The analysis is based on market rent data from the U.S. Department of Housing and Urban Development, wage data from the Bureau of Labor Statistics and publicly recorded sales records from ATTOM Data Solutions.
In the District, renting is the more affordable option than buying, according to ATTOM’s research. The company’s analysis found that the average weekly wages in the city were $1,778 and estimates that rent for a three-bedroom home is $2,421 in 2020 or 31.4 percent of income. Home sales prices in the District averaged $590,000 between January and November 2019, according to ATTOM’s data.
The monthly principal and interest for a $590,000 home would be $2,253, assuming a 20 percent down payment and a mortgage rate of 4 percent. Ownership costs would be increased with property taxes and homeowner’s insurance. Monthly payments would also be higher if buyers make a lower down payment since they would have a higher loan balance and also must pay mortgage insurance.
The District falls in line with most other highly populated suburban or urban markets, where renting is more affordable than buying a home. Homeownership tends to be more affordable in less populated counties.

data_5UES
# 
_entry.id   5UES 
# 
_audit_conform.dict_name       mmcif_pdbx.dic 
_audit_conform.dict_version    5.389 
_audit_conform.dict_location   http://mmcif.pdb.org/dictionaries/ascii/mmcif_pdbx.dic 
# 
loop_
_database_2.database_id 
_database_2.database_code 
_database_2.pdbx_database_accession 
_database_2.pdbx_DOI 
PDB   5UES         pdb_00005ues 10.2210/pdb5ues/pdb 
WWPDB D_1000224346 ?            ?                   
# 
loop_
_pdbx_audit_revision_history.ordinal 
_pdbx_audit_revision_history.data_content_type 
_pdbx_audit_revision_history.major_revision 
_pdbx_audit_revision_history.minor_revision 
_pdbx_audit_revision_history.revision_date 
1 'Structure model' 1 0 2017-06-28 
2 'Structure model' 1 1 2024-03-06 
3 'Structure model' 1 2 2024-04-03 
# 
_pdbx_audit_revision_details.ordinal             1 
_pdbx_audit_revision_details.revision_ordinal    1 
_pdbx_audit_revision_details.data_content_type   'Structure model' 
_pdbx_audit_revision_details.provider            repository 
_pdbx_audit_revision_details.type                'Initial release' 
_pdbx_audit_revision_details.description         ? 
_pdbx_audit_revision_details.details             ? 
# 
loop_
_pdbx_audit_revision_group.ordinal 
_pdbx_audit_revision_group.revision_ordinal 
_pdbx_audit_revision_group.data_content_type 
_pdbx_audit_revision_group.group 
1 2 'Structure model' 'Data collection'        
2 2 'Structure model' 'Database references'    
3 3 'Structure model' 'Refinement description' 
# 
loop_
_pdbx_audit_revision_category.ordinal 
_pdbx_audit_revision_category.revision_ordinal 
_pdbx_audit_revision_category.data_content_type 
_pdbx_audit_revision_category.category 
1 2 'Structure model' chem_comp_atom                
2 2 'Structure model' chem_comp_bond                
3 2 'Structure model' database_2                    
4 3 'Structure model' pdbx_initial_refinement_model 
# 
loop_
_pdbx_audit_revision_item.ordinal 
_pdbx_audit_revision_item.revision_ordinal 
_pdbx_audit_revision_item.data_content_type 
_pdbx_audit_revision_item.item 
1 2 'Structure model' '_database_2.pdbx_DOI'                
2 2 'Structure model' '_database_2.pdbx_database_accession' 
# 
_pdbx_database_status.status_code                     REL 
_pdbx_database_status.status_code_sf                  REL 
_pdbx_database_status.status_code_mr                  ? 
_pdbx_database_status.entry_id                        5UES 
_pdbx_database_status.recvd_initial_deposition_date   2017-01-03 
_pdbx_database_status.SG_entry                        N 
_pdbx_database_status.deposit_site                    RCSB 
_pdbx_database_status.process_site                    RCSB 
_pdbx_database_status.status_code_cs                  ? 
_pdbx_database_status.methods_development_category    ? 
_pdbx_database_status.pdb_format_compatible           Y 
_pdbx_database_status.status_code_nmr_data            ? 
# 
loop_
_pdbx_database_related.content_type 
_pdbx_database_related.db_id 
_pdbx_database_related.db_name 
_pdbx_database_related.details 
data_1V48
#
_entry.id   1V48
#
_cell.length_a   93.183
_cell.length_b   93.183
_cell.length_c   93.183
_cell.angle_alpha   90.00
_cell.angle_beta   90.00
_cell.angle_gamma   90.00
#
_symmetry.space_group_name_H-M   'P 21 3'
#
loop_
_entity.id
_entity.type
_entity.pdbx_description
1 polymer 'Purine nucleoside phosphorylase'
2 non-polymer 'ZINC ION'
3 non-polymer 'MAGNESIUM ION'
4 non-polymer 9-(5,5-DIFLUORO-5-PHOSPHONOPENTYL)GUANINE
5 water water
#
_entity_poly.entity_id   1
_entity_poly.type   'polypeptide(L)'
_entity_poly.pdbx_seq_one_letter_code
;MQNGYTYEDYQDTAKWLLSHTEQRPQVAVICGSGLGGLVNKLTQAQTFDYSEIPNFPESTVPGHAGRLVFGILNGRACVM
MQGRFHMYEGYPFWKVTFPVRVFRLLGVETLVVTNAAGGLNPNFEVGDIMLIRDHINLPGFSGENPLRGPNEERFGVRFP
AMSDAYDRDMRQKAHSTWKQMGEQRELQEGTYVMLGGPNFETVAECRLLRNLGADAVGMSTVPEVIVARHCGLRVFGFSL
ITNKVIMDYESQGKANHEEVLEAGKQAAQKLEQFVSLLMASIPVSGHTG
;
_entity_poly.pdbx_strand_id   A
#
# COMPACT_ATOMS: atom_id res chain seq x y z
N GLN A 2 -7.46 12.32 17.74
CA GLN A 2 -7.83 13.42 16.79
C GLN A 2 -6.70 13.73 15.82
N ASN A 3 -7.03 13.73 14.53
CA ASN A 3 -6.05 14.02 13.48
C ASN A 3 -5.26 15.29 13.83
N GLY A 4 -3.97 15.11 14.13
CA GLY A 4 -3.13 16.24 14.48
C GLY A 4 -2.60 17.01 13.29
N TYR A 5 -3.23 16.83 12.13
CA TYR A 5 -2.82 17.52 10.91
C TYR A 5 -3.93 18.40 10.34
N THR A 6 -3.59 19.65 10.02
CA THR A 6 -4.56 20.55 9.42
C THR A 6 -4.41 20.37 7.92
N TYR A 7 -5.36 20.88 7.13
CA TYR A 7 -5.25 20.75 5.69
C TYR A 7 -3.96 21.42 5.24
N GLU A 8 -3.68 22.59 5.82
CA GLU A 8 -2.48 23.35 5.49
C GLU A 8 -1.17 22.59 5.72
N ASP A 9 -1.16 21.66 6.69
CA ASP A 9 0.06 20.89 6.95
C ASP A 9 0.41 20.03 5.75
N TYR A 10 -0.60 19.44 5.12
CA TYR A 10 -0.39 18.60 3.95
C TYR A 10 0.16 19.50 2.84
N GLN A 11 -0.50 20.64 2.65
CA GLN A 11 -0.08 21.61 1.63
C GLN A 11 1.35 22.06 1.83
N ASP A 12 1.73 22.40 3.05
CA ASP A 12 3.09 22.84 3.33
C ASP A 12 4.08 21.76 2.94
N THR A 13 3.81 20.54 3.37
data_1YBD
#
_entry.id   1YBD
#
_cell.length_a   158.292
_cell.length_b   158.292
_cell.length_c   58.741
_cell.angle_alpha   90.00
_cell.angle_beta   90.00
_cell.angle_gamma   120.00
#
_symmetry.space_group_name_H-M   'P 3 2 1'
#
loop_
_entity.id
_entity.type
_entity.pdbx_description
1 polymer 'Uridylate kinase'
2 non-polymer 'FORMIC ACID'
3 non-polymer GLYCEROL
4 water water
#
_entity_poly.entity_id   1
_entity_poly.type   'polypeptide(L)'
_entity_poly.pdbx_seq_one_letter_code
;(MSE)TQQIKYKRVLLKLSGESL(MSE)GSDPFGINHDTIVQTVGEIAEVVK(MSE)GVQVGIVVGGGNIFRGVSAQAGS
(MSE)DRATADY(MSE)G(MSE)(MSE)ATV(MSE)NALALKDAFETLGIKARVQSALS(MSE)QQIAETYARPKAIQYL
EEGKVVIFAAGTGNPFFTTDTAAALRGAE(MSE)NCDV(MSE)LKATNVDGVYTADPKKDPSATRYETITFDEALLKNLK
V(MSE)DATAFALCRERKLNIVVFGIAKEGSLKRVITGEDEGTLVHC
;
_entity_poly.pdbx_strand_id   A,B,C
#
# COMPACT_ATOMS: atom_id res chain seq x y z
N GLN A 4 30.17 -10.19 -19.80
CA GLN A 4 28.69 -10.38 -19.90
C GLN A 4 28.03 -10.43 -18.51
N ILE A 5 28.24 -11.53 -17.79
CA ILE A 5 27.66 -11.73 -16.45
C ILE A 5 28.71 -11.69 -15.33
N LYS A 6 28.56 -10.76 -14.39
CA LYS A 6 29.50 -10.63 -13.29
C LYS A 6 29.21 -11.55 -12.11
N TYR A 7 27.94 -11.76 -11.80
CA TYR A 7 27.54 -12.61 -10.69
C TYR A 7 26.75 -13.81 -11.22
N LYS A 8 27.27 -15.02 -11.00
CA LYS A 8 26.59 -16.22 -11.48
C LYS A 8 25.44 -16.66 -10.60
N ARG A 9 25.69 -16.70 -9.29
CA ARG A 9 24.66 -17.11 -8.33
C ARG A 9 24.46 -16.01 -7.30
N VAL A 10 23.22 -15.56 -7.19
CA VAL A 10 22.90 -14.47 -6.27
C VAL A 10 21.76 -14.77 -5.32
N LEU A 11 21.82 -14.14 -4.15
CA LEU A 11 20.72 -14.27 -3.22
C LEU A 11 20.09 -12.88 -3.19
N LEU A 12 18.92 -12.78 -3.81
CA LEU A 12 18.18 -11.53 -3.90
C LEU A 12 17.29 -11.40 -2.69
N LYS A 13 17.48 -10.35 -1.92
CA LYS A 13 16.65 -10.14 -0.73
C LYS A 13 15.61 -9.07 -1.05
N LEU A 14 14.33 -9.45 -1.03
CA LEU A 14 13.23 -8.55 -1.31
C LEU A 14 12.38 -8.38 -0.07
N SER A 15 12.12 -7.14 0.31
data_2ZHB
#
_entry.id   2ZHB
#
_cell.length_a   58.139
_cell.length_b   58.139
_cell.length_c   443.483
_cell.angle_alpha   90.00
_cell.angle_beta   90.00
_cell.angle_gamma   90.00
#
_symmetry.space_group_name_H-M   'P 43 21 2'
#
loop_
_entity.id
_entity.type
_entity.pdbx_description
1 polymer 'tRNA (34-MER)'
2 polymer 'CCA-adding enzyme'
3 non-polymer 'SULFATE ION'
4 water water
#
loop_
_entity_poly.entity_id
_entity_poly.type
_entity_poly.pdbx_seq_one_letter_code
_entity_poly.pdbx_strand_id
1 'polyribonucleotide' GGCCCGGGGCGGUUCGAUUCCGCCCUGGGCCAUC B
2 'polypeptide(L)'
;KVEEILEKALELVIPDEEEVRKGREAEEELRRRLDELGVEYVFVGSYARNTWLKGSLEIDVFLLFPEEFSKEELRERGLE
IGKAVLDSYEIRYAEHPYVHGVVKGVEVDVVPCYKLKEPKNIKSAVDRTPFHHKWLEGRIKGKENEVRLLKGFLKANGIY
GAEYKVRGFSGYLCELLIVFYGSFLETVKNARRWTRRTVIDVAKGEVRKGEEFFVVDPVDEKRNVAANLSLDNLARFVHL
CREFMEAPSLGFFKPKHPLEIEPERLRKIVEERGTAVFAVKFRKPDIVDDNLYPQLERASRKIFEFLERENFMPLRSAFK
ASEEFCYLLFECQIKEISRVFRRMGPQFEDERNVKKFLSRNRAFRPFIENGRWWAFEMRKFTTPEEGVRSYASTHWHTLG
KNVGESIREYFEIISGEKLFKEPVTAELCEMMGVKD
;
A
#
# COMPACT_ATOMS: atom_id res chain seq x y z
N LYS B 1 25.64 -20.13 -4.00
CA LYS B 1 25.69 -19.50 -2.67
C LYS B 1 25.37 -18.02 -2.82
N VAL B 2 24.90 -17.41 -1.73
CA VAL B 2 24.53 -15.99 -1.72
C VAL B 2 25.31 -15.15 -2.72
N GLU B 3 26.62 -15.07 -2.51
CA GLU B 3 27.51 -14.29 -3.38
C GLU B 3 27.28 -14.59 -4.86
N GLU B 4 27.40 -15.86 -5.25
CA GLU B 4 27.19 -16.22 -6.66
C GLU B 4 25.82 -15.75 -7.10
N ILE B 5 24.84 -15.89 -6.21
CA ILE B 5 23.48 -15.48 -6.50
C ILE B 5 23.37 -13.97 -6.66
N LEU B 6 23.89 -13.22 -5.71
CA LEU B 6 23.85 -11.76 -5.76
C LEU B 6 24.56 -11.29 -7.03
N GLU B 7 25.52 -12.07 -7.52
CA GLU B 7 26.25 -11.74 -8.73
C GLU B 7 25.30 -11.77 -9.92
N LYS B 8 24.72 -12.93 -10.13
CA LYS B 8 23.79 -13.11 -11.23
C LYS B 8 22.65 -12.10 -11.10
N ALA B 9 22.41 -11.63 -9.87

Renting is more affordable than buying in 84 percent of counties with more than one million residents, including those surrounding Los Angeles, Chicago, New York, Houston, Phoenix, San Diego, Dallas, Seattle, Las Vegas, San Jose, San Francisco, San Antonio and Boston.
Among the counties with more than one million residents where buying a home is more affordable than renting are Miami-Dade, Broward and Hillsborough County (Tampa) in Florida, as well as counties that include Detroit, Philadelphia, Cleveland and Pittsburgh.
While low mortgage rates increase the affordability of buying, median home prices have been rising faster than rents in 67 percent of markets.
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